Everybody loves AM radio, right? Everybody needs AM radio, right?
Hmm. Maybe not.
Imagine a world where a new auto model dispenses with AM radio, but even so experiences blockbuster consumer demand.
Of course, I’m talking about Elon Musk’s forthcoming Tesla Model 3:
Elon Musk, during a conference call hosted by Goldman Sachs a few days ago, articulated that annual demand for the Model 3 could eventually surpass 700,000 units. As a point of reference, the cumulative number of Model 3 reservations currently checks in at more than 500,000, an impressive figure to say the least. “We anti-sell the Model 3,” Musk said just two months ago. “But our net reservations continue to climb week after week. No advertising, anti-selling, nothing to test drive, still grows every week.”
By my estimates, that would rank the Model 3 as one of the top-five selling cars or trucks of the year.
How, then, to explain the PR missive – er – member stroke – er – letter from the Southern California Broadcasters Association bemoaning Tesla’s “puzzling” decision to exclude AM radio from the new Model 3, just as Tesla has banished it from its other models in the past?
With boffo demand like that, exactly what’s “puzzling” about the decision?
Indeed, the decision would seem to be irrelevant to demand, neither a good nor a bad thing from the consumer’s standpoint. Hence the huge demand!
From Tom Taylor:
Here’s part of the letter to Musk, about the unique nature of the L.A. market – “California represents a 53% share of all electric cars sold in the U.S.” And this – Southern California radio offers not just companionship, entertainment and music, but also programming in “English, Spanish, Mandarin Chinese, Japanese, Vietnamese, and Farsi, reflecting just a few of the 220 different languages and dialects spoken in Southern California.” There’s another angle – “We understand you may be launching your own streaming music service for your vehicles and we applaud that idea. But consumers need real time information as well as music and the need to be informed is critical for all of us who drive every day.”
Yes, consumers need real time information, and anyone who has ever sat in front of the oversized dashboard panel in a Tesla knows the car is built to enable that information – and so are the drivers of that car who bring their real time information with them every time they pocket their smartphones.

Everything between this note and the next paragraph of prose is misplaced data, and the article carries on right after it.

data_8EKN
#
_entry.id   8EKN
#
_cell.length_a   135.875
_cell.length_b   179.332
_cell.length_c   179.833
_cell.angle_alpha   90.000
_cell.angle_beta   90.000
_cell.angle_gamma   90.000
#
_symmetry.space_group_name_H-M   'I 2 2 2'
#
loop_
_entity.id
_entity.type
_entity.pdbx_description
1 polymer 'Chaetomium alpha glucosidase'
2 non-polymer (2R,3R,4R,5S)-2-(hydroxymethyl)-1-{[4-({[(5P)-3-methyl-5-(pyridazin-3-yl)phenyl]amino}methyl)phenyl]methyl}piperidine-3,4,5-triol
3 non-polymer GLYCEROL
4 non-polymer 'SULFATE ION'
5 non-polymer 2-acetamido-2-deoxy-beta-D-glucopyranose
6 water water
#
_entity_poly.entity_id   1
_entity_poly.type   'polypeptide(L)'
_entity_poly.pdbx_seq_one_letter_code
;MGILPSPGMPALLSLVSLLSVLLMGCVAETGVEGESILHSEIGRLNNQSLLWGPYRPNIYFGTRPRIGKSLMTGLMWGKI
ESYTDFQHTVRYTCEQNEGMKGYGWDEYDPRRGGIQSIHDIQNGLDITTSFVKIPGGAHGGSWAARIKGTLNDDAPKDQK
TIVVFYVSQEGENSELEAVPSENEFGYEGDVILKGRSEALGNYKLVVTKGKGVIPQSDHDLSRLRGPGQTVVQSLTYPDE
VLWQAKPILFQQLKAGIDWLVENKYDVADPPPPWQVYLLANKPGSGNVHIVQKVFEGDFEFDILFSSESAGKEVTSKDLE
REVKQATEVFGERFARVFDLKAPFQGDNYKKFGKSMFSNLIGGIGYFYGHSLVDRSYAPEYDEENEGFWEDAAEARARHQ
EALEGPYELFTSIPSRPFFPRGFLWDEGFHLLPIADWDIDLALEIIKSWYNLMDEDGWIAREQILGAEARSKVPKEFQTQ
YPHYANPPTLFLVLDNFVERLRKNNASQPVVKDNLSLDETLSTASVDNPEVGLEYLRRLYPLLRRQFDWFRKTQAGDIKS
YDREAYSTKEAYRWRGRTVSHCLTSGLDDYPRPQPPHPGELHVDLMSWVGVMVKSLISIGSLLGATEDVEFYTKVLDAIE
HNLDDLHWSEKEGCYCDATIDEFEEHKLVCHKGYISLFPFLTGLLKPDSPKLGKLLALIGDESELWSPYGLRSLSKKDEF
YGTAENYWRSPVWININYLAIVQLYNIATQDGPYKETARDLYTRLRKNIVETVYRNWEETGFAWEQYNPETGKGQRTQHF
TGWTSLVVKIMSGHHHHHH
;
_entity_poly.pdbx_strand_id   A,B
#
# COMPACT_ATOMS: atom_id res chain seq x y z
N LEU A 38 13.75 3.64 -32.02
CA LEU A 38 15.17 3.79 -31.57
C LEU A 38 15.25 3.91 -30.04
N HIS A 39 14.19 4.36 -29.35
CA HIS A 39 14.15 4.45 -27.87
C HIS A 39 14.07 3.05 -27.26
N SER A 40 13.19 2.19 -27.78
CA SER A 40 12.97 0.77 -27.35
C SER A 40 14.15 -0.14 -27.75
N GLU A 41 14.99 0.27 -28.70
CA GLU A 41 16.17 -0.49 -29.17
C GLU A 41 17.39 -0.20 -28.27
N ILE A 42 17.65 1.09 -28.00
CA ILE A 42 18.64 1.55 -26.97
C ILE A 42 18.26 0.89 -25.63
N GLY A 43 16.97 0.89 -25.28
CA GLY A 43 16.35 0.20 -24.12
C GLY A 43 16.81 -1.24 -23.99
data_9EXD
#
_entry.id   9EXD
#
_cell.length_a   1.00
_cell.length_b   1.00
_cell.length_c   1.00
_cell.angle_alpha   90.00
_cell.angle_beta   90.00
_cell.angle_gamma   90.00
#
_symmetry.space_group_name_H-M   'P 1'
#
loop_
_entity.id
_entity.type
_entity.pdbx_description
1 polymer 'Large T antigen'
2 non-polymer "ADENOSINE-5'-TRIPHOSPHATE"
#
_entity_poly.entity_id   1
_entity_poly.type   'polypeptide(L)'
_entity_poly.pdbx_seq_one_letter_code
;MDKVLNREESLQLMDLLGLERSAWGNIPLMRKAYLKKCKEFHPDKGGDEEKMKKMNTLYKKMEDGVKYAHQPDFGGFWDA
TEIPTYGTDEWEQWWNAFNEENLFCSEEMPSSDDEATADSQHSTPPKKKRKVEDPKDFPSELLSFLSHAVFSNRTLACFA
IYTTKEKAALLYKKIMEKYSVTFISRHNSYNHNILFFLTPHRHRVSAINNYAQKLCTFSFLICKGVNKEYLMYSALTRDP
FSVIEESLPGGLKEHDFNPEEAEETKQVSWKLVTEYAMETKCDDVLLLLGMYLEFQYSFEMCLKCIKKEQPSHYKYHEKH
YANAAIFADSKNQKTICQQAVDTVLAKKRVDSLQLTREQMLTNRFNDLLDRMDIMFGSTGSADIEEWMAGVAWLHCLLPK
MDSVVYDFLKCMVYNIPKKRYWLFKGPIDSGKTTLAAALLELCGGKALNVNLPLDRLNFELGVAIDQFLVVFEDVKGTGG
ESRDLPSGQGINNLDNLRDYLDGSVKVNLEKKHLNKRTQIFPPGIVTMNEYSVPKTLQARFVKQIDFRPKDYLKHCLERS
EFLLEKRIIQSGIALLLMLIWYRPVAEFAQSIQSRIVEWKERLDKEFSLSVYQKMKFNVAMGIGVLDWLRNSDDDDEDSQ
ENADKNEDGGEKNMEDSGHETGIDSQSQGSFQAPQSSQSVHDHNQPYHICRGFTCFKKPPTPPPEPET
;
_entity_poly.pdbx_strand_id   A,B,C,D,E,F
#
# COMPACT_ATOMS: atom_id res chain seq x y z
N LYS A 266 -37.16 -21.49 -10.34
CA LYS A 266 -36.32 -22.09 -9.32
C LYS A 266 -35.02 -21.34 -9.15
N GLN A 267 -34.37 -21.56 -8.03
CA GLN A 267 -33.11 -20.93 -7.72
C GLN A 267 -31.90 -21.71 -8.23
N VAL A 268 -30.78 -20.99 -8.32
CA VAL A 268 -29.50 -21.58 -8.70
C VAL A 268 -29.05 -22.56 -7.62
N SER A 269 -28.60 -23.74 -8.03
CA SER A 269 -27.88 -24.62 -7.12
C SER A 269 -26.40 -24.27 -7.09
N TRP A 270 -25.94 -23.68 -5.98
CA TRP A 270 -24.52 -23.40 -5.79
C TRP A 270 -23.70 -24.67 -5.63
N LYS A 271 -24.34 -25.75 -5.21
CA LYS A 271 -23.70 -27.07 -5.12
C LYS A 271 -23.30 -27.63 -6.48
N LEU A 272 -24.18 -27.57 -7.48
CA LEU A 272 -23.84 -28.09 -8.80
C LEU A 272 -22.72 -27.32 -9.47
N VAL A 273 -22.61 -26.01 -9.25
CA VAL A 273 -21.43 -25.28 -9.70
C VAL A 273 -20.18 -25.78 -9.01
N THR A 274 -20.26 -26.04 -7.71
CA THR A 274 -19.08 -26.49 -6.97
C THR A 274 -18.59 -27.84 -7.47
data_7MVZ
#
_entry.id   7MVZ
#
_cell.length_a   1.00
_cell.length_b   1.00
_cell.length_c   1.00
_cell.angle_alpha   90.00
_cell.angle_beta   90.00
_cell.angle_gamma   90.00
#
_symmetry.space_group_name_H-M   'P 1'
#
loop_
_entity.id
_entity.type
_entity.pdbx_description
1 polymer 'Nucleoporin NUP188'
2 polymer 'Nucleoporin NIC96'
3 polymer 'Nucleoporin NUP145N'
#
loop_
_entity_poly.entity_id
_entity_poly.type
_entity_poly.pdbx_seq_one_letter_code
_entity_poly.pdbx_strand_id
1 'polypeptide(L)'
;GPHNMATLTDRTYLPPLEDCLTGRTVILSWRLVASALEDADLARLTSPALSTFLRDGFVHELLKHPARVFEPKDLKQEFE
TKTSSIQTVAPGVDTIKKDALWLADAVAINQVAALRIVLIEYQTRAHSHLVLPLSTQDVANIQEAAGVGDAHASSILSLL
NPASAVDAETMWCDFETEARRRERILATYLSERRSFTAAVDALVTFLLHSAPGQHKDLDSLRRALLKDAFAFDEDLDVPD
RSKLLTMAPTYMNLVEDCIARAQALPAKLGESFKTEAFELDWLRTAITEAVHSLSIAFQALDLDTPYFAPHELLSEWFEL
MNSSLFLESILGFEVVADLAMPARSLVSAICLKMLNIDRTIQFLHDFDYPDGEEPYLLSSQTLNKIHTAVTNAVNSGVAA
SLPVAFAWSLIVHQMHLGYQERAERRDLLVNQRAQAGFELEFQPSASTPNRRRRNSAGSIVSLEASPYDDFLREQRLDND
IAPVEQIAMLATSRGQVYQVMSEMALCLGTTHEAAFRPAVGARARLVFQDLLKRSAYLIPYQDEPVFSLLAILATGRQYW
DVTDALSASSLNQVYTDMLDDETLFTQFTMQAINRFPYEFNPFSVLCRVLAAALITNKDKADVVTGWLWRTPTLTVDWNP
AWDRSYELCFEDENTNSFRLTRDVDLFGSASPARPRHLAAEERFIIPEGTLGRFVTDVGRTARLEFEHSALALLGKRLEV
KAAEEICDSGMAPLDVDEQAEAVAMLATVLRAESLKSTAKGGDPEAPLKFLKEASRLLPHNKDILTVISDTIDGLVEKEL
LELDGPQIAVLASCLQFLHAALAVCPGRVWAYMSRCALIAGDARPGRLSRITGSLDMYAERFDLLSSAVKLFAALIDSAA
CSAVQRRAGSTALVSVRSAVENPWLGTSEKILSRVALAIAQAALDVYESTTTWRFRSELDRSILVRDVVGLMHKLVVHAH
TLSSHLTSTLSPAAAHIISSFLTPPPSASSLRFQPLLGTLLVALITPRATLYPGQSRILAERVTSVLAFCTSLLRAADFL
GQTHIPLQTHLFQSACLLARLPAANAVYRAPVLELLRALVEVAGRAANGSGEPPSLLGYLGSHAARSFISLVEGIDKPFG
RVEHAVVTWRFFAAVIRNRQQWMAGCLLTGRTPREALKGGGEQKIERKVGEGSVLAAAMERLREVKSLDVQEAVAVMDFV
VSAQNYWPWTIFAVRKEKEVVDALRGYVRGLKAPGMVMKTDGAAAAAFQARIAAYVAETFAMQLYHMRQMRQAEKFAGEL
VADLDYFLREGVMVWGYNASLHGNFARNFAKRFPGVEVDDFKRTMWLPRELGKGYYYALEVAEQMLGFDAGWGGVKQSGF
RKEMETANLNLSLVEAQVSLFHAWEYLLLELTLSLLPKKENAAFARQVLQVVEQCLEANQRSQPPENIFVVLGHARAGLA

What the SCBA is really saying is that folks need this information from AM radio, and that is patently false. Musk knows it, 700,000 Tesla buyers know it, and the overall radio audience (which has been fleeing the AM band for years) knows it. Even the SCBA knows it. How can they not?
It seems to me that the challenge for the information providers in the radio industry is to distribute that information in every conceivable form and on every available platform to the consumers who want that information. Their challenge is not to lecture a company and its founder when their minds have long since been made up and the toll they have paid with potential buyers has been nil.
I get that SCBA is “just doing its job,” but the job of sustaining one direction against treacherous headwinds should lead one to ask whether that’s a job worth doing. Maybe another job would lead to a longer lifeline for the content that lives on AM and the folks who work so hard to create it.
There’s great stuff on AM brands all across the country. Focus on getting it to consumers. And focus on the information needs of people who have turned off the AM band for good. Just look at the remarkable focus of public media as they compensate for the losses of younger listeners to their radio brands with tremendous growth among those same listeners to their digital and on-demand assets. It can be done, but it requires a strategic commitment and a big dose of reality.
There’s great stuff on AM brands all across the country. Focus on getting it to consumers.
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Don’t focus on forcing your platform on automakers who don’t need or want it and who actually feel the AM band’s image is bad for their brand.
Such attempts are not only hopeless, but they position the radio industry as feeble and out of touch.
I don’t know about you, but I don’t wake up every day and go to work to be positioned like that.